A Boeing 737 jet that crashed minutes after takeoff from Tehran early Wednesday may have been accidentally shot down by Iran.
Intelligences sources in Canada, the U.S. and Britain reportedly believe the crash, which killed all 176 people on board – including 63 Canadians – was downed by an Iranian missile amid heightened tensions with the U.S.
Iranian aviation authorities have disputed that claim.
The crash came just hours after Iran launched a missile attack on Iraqi military bases housing U.S. forces in retaliation for the assassination of Iranian Gen. Qassem Soleimani, who was killed last week in a U.S drone strike.
“We have intelligence from multiple sources, including our allies and our own intelligence. The evidence indicates that the plane was shot down by an Iranian surface-to-air missile. This may well have been unintentional,” Canadian Prime Minister Justin Trudeau said Thursday at a news conference.
This latest crash comes as Boeing tries to get back on its feet following two crashes of its 737 Max jetliner and the subsequent grounding of the plane amid fears that faulty software may have played a major role in both crashes.
Iranian investigators have reportedly recovered both the flight data and cockpit voice recorders but are apparently reluctant to allow Chicago-based Boeing to be part of the crash investigation, given the poor state of relations between the U.S. and Iran.
“The big doubt right now is who is going to participate in that investigation,” said Tracy Rucinski, U.S. aviation correspondent for Reuters. “Given the political tensions we don’t know yet how that is going to play out.”
The crash could not have come at a worse time for Boeing as the cost of the 737 Max grounding weighs heavily on the company’s balance sheet. The jetliner is the company’s most popular aircraft – Boeing has orders on the books for more than 5,000 planes.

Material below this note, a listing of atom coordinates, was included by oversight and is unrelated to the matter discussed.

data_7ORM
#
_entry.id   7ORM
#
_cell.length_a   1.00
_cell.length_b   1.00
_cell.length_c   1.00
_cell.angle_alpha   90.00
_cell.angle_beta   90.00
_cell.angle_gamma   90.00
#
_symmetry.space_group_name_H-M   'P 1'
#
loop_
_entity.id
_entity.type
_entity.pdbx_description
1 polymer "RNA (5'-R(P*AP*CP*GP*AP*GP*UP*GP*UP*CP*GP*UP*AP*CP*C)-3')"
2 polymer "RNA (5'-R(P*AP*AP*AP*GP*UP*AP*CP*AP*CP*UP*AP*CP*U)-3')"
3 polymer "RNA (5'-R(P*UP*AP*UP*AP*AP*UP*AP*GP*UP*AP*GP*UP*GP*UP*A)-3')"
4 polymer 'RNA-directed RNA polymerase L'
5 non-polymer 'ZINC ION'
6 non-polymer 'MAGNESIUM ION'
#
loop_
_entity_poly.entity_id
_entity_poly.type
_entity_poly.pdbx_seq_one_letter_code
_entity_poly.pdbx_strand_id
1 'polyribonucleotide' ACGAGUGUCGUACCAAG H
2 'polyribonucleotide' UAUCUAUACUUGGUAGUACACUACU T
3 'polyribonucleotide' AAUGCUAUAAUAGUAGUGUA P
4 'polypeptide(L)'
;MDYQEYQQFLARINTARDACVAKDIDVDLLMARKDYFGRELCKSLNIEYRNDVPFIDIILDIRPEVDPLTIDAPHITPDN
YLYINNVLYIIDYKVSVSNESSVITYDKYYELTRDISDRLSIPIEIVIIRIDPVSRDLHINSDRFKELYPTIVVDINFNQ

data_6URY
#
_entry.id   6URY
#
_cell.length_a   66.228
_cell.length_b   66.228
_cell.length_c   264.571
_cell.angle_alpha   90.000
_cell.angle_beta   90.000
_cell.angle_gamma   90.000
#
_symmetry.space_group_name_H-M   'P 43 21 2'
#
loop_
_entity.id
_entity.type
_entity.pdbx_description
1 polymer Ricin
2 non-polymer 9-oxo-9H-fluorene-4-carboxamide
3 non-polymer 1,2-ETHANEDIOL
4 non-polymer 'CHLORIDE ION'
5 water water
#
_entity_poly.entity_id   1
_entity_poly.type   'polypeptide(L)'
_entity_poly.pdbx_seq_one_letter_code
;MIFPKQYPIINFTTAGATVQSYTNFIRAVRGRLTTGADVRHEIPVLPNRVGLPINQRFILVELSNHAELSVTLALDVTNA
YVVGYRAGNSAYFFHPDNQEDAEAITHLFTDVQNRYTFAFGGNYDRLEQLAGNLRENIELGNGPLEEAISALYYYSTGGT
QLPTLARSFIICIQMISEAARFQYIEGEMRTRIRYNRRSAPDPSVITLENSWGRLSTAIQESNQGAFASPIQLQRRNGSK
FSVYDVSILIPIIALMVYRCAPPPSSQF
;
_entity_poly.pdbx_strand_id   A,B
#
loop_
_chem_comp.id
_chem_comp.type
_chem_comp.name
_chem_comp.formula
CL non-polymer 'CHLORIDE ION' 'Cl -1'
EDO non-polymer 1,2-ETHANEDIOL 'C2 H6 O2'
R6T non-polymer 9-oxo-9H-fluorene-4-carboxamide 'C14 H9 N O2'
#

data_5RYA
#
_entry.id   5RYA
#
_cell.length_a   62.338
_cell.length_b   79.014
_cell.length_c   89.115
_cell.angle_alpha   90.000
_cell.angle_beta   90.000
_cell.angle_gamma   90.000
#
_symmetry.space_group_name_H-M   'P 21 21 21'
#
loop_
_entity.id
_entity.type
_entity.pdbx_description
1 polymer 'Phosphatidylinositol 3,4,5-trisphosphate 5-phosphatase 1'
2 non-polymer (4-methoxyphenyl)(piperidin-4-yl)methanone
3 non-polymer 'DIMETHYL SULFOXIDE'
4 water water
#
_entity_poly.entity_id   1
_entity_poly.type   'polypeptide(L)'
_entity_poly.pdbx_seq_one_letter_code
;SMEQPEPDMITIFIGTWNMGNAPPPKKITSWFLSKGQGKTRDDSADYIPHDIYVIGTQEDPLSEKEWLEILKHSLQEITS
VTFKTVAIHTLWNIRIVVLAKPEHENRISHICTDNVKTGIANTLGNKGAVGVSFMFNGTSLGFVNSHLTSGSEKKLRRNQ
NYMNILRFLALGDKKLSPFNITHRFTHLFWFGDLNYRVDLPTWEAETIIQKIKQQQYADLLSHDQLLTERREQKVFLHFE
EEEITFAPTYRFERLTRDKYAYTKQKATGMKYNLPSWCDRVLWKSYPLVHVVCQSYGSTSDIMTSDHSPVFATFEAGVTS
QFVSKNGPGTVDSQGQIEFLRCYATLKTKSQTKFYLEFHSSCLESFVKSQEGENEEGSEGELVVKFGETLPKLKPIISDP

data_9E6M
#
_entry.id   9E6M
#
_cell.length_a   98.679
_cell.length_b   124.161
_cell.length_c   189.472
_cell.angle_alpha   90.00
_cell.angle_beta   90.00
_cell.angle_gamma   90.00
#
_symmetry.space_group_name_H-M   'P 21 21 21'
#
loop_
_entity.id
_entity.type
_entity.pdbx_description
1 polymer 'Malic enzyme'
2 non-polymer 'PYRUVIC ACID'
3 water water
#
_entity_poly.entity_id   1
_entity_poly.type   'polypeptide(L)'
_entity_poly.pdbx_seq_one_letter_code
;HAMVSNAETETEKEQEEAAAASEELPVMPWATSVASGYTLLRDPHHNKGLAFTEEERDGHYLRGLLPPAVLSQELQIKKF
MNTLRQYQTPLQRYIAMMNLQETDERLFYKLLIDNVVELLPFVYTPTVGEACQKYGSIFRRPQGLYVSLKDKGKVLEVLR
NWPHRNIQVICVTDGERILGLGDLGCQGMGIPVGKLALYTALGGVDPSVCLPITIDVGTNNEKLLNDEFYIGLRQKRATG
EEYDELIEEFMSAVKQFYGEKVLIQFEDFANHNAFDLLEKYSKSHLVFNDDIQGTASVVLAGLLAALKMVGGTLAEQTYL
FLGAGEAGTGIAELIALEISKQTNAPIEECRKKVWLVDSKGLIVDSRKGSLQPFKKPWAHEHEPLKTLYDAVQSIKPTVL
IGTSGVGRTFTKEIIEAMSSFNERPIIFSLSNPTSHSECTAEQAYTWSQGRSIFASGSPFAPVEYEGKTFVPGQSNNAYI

“It is the company’s biggest cash cow,” said Rucinski. “And as deliveries remain halted (Boeing’s) not receiving any cash.”
Already the grounding has cost the company billions of dollars.
“Boeing announced last year an $8 billion charge that was largely due to slowing down their production line,” said Rucinski.
But since then, Boeing has suspended production in a move that impacts hundreds of suppliers and subcontractors.
“Given the way this is playing out I wouldn’t be surprised if they announced an additional (charge). And then of course they have to compensate all of their airline customers who were relying on the aircraft for their growth plans and to service the routes they have now,” said Rucinski. “The longer the planes are grounded the more they will have to compensate airlines. And then of course there is the victim compensation as well.”
Regulators continue to investigate what caused the Lion Air and Ethiopian Airlines 737 Max aircraft to crash in 2018 and 2019, respectively – including the role of software that repeatedly forced the nose of the aircraft down.
And after criticism of both Boeing and the Federal Aviation Authority for what some have said was a too-cozy working relationship, neither can afford any more mistakes.
“I think that is part of the reason that this process is taking so long,” said Rucinski. “They need to be absolutely sure. There is zero margin for error. If there is anything else that happens with this plane and if there were another fatal crash it would be catastrophic for Boeing and for the U.S. economy.”
And even when the 737 Max is cleared to fly again, Boeing and its customer airlines need to convince would-be passengers and aircrew that the plane is safe.
“Boeing’s reputation has taken a big hit and airlines are working with Boeing to convince passengers that the aircraft is safe,” said Rucinski. “Southwest, American and United airlines have all said that if anybody feels uncomfortable getting on the Max they will rebook them. As of now, Southwest and American are scheduling Max flights in April and United in June. And if you go to book a flight you can see if it is a Max or not and they haven’t so far seen a large number of customers trying to stay away from it. But of course nobody knows what will happen when the planes do actually start to fly again.”